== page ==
Be honest: when you saw the word, “millennial” in the title of this article, did you roll your eyes? You’re not alone. Many employers’ first reaction to “millennials” is that they are “lazy,” “entitled,” and generally annoying to deal with. But, this little workplace problem isn’t going away. According to Forbes Magazine, by 2025 millennials (the generation born between the mid-80s to mid-90s) will make up a large majority of the workforce (and about 75% of the world’s population)! Then, get ready for “Gen. Z” . . .
So, instead of bemoaning an entire generation for “laziness,” it’s time to for us to alter our perceptions as managers and really try to understand that our younger workers generally possess different characteristics and motivations than the “baby boomer” generation. Remember, these differences are not good or bad. They just are. Here are some things to think about to begin to adapt your workplace’s policies to maximize the millennial potential:
– Play To The “Video Game” Generation:
Millennials (and especially those who grew up in the 90s) are all about the instant gratification of text messages, video games and social media.
How this is a good thing: Younger workers tend to be able to handle (and juggle) a lot more stimuli than those who didn’t learn to use a cell phone at age 8. This means that a manager should feel free to assign multiple projects, ideally, with shorter term deadlines, to their millennial employees.
What to do: In addition to assigning multiple and different projects to millennial workers, consider creating short-term goals with opportunities for frequent check-ins and feedback. Ultimately, this benefits both the manager and the millennial by setting concrete expectations and checking-in frequently about how those expectations are being met.
– Re-Frame “Job Perks”:
Millennials are experts at managing several social media platforms, while texting and ordering groceries online (i.e, multitasking!). Because of this, younger workers crave as much flexibility and autonomy in their work as they have in their non-work lives.
How this is a good thing: Millennials are all about results. Face-time in the office and long hours locked in the conference room are not the marks of “hard work” or “getting the job done” for these young workers. This is a good thing! As long as a project deadline is being met, why not encourage your younger workers to work on a project at home on a Sunday or in the wee-hours of the morning if that’s what suits them? Less water-cooler gossip and more getting the project done!
What to do: If it is feasible for your organization, varying hours, working from home, and more autonomy should be standard aspects of the job and work environment. Put the emphasis on meeting the clients’ needs, doing a great job on a project, and working efficiently ahead of face-time in the office.
– Make “Passion” and “Culture” a Priority:
Millennials are famously (or infamously) motivated by factors in life other than money. Perhaps this is owed to a more ubiquitous political and social justice presence on all social media outlets. Perhaps it’s a reaction to the perception of older generations’ lack of focus on work/life balance.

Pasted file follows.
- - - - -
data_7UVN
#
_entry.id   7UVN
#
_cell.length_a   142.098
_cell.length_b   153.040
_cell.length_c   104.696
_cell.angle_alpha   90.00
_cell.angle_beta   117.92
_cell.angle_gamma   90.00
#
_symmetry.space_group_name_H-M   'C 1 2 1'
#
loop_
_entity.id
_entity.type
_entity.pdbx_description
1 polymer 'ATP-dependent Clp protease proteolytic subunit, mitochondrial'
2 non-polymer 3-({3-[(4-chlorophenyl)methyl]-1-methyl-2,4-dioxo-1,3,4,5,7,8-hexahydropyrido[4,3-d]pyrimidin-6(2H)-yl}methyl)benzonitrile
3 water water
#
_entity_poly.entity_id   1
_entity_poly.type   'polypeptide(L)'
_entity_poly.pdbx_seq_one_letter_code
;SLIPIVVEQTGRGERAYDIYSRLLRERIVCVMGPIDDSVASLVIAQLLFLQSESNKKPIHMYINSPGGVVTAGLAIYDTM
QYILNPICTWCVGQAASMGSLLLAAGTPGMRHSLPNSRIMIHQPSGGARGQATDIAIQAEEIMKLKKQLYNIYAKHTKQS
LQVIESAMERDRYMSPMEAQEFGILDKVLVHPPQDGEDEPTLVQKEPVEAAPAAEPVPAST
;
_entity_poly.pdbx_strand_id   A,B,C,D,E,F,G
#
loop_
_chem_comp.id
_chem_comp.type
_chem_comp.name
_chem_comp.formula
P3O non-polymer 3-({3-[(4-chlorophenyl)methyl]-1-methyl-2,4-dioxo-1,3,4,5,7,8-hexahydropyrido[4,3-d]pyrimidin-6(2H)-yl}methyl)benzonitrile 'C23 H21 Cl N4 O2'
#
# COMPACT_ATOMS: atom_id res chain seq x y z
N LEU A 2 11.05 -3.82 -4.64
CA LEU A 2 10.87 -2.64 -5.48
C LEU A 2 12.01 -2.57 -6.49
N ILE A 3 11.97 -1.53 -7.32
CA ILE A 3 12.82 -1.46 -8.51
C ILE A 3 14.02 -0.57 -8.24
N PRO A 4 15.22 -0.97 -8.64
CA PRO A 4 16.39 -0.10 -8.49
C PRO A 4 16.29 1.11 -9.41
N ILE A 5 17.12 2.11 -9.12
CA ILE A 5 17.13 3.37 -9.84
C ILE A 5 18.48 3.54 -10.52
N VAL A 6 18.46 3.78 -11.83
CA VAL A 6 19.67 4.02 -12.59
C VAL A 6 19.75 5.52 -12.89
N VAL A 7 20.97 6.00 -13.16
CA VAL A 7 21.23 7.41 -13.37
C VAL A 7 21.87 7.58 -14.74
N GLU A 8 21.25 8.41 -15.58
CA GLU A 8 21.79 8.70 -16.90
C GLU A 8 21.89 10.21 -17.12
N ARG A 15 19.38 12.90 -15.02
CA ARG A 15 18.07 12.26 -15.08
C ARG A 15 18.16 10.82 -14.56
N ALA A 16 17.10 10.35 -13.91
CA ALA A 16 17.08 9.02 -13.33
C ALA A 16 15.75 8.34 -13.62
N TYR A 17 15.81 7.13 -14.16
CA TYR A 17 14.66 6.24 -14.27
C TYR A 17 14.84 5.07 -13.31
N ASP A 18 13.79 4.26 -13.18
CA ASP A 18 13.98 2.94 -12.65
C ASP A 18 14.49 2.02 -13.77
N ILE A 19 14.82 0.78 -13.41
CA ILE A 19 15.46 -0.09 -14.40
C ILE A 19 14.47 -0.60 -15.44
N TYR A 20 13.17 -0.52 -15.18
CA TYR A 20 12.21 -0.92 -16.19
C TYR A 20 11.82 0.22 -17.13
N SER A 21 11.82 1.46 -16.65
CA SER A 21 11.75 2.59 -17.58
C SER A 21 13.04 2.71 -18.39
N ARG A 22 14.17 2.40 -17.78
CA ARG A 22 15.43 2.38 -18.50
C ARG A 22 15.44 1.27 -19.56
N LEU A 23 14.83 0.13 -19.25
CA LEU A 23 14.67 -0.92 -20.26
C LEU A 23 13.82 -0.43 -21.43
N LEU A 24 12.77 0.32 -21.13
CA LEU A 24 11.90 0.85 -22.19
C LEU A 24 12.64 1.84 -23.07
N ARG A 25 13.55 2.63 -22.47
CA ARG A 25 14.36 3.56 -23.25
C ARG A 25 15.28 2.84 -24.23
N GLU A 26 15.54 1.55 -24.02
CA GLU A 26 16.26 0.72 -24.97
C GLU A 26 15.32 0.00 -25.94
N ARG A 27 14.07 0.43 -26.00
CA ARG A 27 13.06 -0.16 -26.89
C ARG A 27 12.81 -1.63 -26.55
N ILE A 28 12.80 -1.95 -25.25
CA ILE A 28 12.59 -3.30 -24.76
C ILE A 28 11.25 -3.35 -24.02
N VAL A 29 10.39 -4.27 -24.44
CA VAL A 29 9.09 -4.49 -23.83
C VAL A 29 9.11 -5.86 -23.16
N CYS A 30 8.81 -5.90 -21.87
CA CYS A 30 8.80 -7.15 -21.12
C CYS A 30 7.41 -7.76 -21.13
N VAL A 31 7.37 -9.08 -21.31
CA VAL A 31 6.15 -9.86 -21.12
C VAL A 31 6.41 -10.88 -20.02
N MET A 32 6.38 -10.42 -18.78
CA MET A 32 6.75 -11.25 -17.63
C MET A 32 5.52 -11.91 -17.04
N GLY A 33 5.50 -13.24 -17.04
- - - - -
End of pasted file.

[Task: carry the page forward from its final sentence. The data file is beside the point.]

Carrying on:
How this is a good thing: Separate and apart from the number on their paycheck, millennials most value the work itself (Am I passionate about this work? Am I making a difference?), mobility (both geographical and between assignments), the opportunity to meet people and network, and a relaxed atmosphere. It’s nice to know that employers can make a millennial employee truly happy by just shifting some “soft” aspects of the job, like atmosphere and opportunities, and don’t necessarily have to spend any money.
What do to: Communicate! Why are you important to this organization? How does this company make the world a better place? How does your role in this company make the world a better place? What is the company’s 5 and 10-year plan for you? Your millennials (and really, all your employees) should know the answers to these questions.
If you’d like to dive deeper into conversations with millennials, consider joining Central Maine Human Resources Association (CMHRA) for its presentation on February 19th at 7:45 a.m. at the Franco Center in Lewiston. David Pease, Senior Vice President/Director of Talent, Diversity & Inclusion at Bangor Savings Bank, James Brissenden, Director of Business Development at Clark Insurance, and Jordan Payne Hay, Attorney at Skelton Taintor & Abbott, will be providing practical advice on how to handle a variety of issues posed by the millennial generation that is leading the charge on generational conversations and improving the environment for retaining talent. Click HERE to register:
This article is not legal advice but should be considered as general guidance in the area of employment and corporate law. Rebecca S. Webber, Amy Dieterich, James F. Pross, and Jordan Payne Hay, are employment and labor law attorneys; others at the firm handle business and other matters. You can contact us at 207.784.3200. Skelton Taintor & Abbott is a full service law firm providing legal services to individuals, companies, and municipalities throughout Maine. It has been in operation since its founding in 1853.